New FirstNet Cell Site Launches in Fillmore County to Support First Responders in Southeastern Minnesota

Good news in Fillmore County from AT&T

What’s the news? First responders in southeastern Minnesota are getting a major boost in their wireless communications thanks to the FirstNet® network expansion currently underway by AT&T. We’ve added a new, purpose-built cell site located in Fillmore County.

This FirstNet site will provide coverage when traveling along State Highway 43 and Alpine Drive near Yucatan between Peterson and Spring Grove. It will also give first responders on FirstNet – America’s public safety network – access to always-on, 24-hours-a-day priority and preemption across voice and data.

Why is this important? We look at FirstNet as the most important wireless network in the country because it’s serving our first responders. And unlike commercial networks, FirstNet provides dedicated mobile broadband. To ensure AT&T and the First Responder Network Authority (FirstNet Authority) are putting coverage and capacity where first responders need it most, the FirstNet build is being done with direct feedback from state and public safety officials. This helps ensure Minnesota first responders connect to the critical information they need – every day and in every emergency. Other FirstNet sites already launched in Minnesota include Bagley, Baudette, Blackduck, Cloquet, Echo Trail (northwest of Ely), Finlayson, Graceville, Grygla, Hovland, Isabella, Kellogg (Hwy 42), Kjostad Lake, Lewiston and Williams.

What are the benefits to first responders? Building upon AT&T’s current and planned investments in Minnesota, we’re actively extending the reach of FirstNet to give agencies large and small the reliable, unthrottled connectivity and modern communications tools they need. These sites were constructed using Band 14 spectrum, as well as AT&T commercial spectrum. Band 14 is nationwide, high quality spectrum set aside by the government specifically for FirstNet. We look at Band 14 as public safety’s VIP lane. In an emergency, this band – or lane – can be cleared and locked just for FirstNet subscribers. That means only those on the FirstNet network will be able to access Band 14 spectrum, further elevating their connected experience and emergency response. Band 14 has been added on more than 600 existing sites across Minnesota, including markets such as the Twin Cities, Duluth, Rochester, the Iron Range, St. Cloud and the Brainerd/Baxter area.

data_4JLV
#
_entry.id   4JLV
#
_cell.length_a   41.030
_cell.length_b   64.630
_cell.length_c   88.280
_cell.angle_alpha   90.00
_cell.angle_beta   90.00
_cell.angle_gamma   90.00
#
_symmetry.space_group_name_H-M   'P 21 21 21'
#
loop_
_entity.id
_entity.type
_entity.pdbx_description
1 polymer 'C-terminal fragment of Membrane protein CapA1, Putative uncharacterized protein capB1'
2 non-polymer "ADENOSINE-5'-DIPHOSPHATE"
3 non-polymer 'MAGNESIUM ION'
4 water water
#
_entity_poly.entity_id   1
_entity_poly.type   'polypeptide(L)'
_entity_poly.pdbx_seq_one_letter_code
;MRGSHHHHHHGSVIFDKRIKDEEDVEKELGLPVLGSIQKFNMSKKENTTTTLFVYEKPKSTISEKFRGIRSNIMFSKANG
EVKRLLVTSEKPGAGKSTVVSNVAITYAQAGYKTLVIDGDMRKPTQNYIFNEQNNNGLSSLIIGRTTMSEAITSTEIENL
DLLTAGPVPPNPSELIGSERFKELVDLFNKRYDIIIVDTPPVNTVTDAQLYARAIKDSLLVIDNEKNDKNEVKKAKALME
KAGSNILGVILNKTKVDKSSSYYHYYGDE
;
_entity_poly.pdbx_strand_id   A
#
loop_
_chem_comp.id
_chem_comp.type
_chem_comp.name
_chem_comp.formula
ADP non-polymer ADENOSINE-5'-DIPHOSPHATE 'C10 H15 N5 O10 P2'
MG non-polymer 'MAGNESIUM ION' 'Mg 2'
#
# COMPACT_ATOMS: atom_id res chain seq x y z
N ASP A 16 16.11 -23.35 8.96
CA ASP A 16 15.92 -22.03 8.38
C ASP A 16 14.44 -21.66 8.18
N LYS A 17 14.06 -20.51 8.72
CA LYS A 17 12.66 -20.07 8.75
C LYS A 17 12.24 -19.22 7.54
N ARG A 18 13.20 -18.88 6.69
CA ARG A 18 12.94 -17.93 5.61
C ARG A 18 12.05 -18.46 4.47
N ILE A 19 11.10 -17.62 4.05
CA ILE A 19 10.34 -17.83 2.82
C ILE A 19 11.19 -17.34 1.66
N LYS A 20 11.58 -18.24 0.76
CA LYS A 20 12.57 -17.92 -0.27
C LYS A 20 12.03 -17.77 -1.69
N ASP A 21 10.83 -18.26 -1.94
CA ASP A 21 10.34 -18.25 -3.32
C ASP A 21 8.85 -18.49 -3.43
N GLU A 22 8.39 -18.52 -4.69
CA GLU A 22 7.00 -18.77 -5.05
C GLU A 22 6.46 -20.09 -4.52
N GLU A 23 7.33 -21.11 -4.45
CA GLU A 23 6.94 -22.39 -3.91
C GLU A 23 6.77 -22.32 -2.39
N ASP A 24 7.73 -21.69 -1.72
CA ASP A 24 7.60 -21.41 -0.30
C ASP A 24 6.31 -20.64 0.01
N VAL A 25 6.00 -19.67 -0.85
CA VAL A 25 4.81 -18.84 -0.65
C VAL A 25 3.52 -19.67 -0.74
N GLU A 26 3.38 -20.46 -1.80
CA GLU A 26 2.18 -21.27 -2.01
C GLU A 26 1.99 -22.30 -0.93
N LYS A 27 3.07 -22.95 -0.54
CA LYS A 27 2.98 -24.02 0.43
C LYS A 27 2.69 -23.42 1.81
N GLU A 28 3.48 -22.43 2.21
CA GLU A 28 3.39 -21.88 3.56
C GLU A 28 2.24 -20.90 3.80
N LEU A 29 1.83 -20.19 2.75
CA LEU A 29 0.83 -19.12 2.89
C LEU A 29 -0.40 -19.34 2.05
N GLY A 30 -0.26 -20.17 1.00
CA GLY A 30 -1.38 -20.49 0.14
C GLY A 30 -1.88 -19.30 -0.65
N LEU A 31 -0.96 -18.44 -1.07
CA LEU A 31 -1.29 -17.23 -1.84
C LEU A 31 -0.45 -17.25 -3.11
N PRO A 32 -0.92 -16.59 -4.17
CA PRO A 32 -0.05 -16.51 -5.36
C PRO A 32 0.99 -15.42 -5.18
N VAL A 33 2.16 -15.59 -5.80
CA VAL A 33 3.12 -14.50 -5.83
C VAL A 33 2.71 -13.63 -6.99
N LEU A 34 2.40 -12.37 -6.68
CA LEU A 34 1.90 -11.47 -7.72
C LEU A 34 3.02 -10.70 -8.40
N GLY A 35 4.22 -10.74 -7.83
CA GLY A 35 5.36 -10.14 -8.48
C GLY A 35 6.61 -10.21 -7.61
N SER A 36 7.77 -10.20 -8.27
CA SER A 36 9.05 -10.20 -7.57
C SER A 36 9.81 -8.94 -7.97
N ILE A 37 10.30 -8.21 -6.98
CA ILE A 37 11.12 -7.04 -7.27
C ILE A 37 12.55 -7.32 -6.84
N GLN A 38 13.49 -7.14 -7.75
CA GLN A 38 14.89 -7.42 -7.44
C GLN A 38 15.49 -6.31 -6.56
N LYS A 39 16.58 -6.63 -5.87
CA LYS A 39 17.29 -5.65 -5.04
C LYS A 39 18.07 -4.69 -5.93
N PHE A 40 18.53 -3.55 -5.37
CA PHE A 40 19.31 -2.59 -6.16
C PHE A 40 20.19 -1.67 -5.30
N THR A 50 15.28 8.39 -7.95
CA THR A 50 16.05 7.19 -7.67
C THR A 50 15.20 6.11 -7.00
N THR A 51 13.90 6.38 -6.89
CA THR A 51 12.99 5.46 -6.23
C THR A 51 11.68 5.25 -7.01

How does this help Minnesota residents? This new infrastructure will also help improve the overall coverage experience for AT&T wireless customers in the area. Residents, visitors and businesses can take advantage of the AT&T spectrum bands, as well as Band 14 when capacity is available.

What does 5G look like across the states? (Esp Minnesota)

OpenSignal reports

As U.S. carriers continue to hit new milestones in their 5G network rollouts, Opensignal has now conducted the most comprehensive analysis of smartphone users’ 5G mobile experience across the U.S. We included all 50 states and as many as 250 cities in this new study. While 5G was present to some extent everywhere, the quality of 5G experience varied significantly. Our 5G users on the East Coast generally had a better 5G experience, followed by users on the West Coast and in the Great Lakes region.